There are few studies on use of pretreatment with steroid based drugs for attenuation of pain on propofol injection. The efficacy of dexamethasone pretreatment for alleviation of propofol injection pain has been studied. [9] There are no studies on the role of hydrocortisone on preventing the pain on propofol injection. This study was undertaken to study the efficacy of two different doses of hydrocortisone 10 mg and 25 mg in comparison with placebo (normal saline) and lignocaine 2%.


   Materials and Methods Top


A prospective, randomized, controlled, double blind study was conducted after approval of the local ethics committee. Informed consent was taken from 72 patients of either gender, aged between 25 and 65 years belonging to American Society of Anesthesiologists (ASA) grade I and II scheduled to undergo elective surgery and requiring general anesthesia. Patients with history of allergy to propofol, neurological or cardiovascular disease, and patients with obesity, difficult airway, pregnant patients, and patients on medication with pain modifying drugs were excluded from the study.

Patients were allocated into four groups according to the computer software generated random numbers. Group NS - patients receiving 2 ml (0.9%) normal saline, group LG - patients receiving 2 ml of 2% lignocaine, group HC 10 - patients receiving 10 mg hydrocortisone diluted in 2 ml of normal saline, and group HC 25- patients receiving 25 mg hydrocortisone diluted in 2 ml of normal saline. The drugs were prepared by a different person than the person injecting the drugs. All four drug solutions were looking identical. All patients were explained about the verbal rating scale for assessment of pain on propofol injection.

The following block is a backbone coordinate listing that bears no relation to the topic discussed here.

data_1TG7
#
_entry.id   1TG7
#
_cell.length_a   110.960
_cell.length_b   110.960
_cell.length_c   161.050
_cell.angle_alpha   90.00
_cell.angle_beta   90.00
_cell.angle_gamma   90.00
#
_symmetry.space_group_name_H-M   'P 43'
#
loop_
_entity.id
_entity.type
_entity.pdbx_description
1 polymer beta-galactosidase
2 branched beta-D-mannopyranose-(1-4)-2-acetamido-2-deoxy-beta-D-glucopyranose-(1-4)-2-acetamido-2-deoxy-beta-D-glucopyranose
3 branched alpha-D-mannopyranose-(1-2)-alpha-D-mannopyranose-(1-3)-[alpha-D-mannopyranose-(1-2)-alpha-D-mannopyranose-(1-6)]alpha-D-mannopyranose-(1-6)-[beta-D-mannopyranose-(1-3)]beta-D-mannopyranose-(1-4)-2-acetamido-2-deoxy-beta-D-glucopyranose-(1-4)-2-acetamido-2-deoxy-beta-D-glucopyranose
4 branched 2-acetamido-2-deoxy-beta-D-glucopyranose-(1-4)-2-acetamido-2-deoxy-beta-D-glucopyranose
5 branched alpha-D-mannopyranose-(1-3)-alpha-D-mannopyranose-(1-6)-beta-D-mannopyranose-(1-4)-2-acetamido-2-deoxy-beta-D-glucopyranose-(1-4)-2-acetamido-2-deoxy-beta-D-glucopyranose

All patients were premedicated with oral alprazolam 0.25 mg on the night before surgery. On arrival in the operation theatre, an 18G intravenous cannula was placed without the use of local anesthetic infiltration in the largest vein on the dorsum of the hand and lactated Ringer's infusion was started.

Venous occlusion was achieved by using venous tourniquet. The study drug was then injected. Thirty seconds after the administration of study drug occlusion was released and 5 ml of the propofol solution injected over 15 sec. After the injection, crystalloid was administered at maximum gravity flow. The anesthetist blinded to the study drug evaluated the pain according to verbal rating scale (VRS) every five seconds during injection of propofol. The patients were asked to grade any associated pain or discomfort using a four-point verbal rating scale that had been previously described to them. Pain was graded from 0 to 3 in accordance to scale advocated by McCrirrick and Hunter. [10]

0 - no pain or no response to questioning; 1 - mild pain, reported in response to questioning only without any behavioral signs; 2 - moderate pain, reported in response to questioning and accompanied by a behavioral sign or pain reported spontaneously without questioning; 3 - severe pain, strong vocal response or response accompanied by facial grimacing, arm withdrawal, or tears.